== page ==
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Survival rates for paediatric cancers have increased dramatically since the 1970s, but childhood cancer survivors (CCS) are at increased risk for several chronic diseases throughout life. Nutrition interventions promoting healthy family meals may support wellness for survivors, but little research has explored CCS family food preparation habits. The goal of the present study was to describe and compare food preparation practices of CCS and non-CCS families.
Typical evening meal preparation events were observed and recorded in participant homes. Recordings and notes were analysed using the Healthy Cooking Index (HCI), a measure of nutrition-optimizing food preparation practices relevant to survivor wellness. Demographics, BMI and nutrient composition of prepared meals were also collected.
Forty parents with a CCS or non-CCS child aged 5–17 years were recruited.
There were no major differences between the CCS and non-CCS families with regard to summative HCI score or specific food preparation behaviours. Meals prepared by CCS and non-CCS families had similar nutrient compositions.
The study revealed areas for practical nutrition intervention in CCS and non-CCS families. Future studies should consider adopting and tailoring nutrition intervention methods that have been successful in non-CCS communities.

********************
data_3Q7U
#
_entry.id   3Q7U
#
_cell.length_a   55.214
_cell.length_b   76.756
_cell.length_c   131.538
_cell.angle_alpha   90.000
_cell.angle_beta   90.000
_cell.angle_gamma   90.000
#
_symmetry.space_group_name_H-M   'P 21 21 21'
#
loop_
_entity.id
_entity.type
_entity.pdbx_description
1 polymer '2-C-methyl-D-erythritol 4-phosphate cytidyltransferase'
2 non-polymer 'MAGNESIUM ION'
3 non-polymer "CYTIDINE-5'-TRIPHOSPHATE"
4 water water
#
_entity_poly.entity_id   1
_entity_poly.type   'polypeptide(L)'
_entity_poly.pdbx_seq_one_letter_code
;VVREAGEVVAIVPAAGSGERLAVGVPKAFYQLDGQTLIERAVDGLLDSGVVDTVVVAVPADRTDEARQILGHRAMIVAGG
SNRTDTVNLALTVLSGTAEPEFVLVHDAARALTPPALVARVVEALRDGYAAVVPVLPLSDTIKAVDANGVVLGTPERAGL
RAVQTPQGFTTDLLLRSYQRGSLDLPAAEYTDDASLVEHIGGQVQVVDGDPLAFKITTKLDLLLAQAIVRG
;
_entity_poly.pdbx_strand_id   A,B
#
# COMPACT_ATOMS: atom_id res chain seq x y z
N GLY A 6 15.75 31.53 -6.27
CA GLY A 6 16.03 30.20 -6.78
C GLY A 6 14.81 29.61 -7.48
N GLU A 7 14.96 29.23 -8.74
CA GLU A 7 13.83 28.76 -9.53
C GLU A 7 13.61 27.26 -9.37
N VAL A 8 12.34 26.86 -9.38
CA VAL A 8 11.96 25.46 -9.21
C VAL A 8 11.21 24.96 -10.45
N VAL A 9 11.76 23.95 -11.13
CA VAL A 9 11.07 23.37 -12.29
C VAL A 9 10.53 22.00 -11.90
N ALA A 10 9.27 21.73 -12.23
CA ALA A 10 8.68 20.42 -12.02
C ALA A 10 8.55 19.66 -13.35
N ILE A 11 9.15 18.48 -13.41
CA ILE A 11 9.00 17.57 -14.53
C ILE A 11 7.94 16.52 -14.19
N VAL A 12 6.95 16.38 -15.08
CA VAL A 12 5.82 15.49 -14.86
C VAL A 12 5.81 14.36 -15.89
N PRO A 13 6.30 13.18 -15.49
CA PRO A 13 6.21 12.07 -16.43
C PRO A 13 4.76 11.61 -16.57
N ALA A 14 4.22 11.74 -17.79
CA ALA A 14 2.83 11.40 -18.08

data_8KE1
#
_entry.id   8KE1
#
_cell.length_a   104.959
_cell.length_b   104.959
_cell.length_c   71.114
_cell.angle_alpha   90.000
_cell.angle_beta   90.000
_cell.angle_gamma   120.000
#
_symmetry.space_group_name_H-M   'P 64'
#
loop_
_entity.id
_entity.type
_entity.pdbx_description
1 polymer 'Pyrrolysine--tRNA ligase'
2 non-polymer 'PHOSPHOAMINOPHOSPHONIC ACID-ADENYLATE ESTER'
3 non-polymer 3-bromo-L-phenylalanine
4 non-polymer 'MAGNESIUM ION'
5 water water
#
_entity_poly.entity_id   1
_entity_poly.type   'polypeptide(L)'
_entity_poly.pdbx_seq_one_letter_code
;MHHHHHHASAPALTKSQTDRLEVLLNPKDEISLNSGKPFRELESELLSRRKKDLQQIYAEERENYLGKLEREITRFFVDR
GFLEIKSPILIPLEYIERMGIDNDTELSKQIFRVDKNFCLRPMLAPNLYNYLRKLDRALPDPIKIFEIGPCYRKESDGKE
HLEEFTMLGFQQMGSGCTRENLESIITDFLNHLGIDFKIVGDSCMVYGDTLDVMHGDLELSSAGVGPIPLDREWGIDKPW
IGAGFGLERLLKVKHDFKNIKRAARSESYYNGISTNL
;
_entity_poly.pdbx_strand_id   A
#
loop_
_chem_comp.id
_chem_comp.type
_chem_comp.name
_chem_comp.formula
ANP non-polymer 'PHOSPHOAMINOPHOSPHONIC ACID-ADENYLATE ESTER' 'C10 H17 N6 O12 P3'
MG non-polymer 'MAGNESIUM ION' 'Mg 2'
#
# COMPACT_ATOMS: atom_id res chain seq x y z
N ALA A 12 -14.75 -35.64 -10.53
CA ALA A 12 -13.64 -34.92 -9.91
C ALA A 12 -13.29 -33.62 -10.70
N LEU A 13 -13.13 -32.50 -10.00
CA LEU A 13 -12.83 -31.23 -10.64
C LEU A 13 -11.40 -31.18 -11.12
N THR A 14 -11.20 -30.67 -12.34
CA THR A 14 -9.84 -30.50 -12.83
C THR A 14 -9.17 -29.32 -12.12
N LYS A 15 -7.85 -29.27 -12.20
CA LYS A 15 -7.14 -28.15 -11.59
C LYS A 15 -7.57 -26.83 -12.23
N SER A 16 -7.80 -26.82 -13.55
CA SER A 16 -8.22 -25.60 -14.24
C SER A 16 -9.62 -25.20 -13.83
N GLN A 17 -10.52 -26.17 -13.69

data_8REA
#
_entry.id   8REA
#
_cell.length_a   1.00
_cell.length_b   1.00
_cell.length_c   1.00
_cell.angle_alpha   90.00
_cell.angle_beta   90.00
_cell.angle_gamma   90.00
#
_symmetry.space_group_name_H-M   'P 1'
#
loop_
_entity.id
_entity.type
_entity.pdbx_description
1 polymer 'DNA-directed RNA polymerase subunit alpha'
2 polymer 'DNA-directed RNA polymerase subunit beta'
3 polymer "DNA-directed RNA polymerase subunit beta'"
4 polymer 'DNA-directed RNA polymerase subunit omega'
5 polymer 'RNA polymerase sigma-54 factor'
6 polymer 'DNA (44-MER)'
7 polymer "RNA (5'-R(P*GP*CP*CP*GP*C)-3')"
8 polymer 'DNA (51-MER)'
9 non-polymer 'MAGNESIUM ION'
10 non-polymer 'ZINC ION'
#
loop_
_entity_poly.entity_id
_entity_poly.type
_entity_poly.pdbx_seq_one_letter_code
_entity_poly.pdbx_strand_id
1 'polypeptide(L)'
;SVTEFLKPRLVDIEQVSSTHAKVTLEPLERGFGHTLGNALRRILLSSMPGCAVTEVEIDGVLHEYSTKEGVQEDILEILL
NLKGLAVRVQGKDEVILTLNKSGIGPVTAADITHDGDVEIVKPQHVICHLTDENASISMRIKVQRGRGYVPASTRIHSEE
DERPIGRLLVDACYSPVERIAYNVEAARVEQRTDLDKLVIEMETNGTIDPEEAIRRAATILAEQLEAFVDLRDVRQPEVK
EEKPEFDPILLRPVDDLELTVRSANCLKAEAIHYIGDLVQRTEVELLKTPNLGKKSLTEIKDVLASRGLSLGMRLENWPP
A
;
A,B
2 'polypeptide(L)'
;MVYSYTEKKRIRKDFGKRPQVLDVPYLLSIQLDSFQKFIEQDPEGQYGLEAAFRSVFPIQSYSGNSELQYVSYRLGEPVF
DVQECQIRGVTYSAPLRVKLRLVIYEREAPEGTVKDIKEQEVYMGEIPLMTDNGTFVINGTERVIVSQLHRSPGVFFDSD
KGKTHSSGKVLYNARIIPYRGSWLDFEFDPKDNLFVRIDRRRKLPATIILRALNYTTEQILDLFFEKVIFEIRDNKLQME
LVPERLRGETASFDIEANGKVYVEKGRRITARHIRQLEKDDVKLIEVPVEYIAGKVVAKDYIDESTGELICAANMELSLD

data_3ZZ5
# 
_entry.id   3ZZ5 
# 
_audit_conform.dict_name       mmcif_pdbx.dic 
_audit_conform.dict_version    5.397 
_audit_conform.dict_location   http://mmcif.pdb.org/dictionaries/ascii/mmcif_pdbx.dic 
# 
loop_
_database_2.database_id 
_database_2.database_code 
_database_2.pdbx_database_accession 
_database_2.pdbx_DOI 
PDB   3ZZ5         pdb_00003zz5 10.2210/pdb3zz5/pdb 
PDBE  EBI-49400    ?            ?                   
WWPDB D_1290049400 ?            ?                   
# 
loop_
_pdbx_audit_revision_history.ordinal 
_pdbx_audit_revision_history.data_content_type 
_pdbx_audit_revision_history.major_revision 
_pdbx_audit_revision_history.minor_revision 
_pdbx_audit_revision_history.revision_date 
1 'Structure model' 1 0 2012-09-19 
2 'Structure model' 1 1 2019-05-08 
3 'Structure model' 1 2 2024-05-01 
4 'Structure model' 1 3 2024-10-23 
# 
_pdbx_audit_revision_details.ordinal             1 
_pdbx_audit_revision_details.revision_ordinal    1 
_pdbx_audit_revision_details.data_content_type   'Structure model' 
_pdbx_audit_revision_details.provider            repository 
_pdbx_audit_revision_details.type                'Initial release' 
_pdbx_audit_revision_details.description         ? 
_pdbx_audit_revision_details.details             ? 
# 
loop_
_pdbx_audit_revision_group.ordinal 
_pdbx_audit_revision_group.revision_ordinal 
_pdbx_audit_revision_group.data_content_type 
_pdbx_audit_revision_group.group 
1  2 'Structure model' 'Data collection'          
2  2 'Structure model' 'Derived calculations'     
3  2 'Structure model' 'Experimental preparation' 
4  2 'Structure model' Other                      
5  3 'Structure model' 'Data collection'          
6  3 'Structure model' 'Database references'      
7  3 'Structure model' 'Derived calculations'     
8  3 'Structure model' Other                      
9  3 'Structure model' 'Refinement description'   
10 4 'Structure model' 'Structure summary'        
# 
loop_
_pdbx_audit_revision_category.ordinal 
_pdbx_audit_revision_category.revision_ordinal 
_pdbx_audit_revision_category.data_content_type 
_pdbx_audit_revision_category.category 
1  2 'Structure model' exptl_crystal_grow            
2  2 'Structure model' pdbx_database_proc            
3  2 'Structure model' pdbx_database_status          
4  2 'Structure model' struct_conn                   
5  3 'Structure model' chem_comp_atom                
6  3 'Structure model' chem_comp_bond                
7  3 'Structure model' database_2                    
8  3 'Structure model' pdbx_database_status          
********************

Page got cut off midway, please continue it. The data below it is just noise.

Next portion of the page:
Childhood cancer survivors (CCS) have been shown to practise suboptimal dietary intake and may benefit from nutrition interventions during and after treatment. Cooking classes have become popular for encouraging healthy eating behaviours in community-based programming and academic research; however, literature on teaching cooking classes in CCS is limited. The purpose of the present study was to address the development and implementation of classes for CCS based on a recently developed framework of healthy cooking behaviour.
A conceptual framework was developed from a systematic literature review and used to guide healthy cooking classes for CCS in different settings.
One paediatric cancer hospital inpatient unit, one paediatric cancer in-hospital camp programme and two off-site paediatric cancer summer camp programmes.
One hundred and eighty-nine CCS of varying ages and thirteen parents of CCS.
Seventeen classes were taught at camps and seven classes in the hospital inpatient unit. Healthy cooking classes based on the conceptual framework are feasible and were well received by CCS.
Cooking classes for CCS, both at the hospital and at camp, reinforced the principles of the conceptual framework. Future trials should assess the dietary and anthropometric impact of evidence-based healthy cooking classes in CCS.
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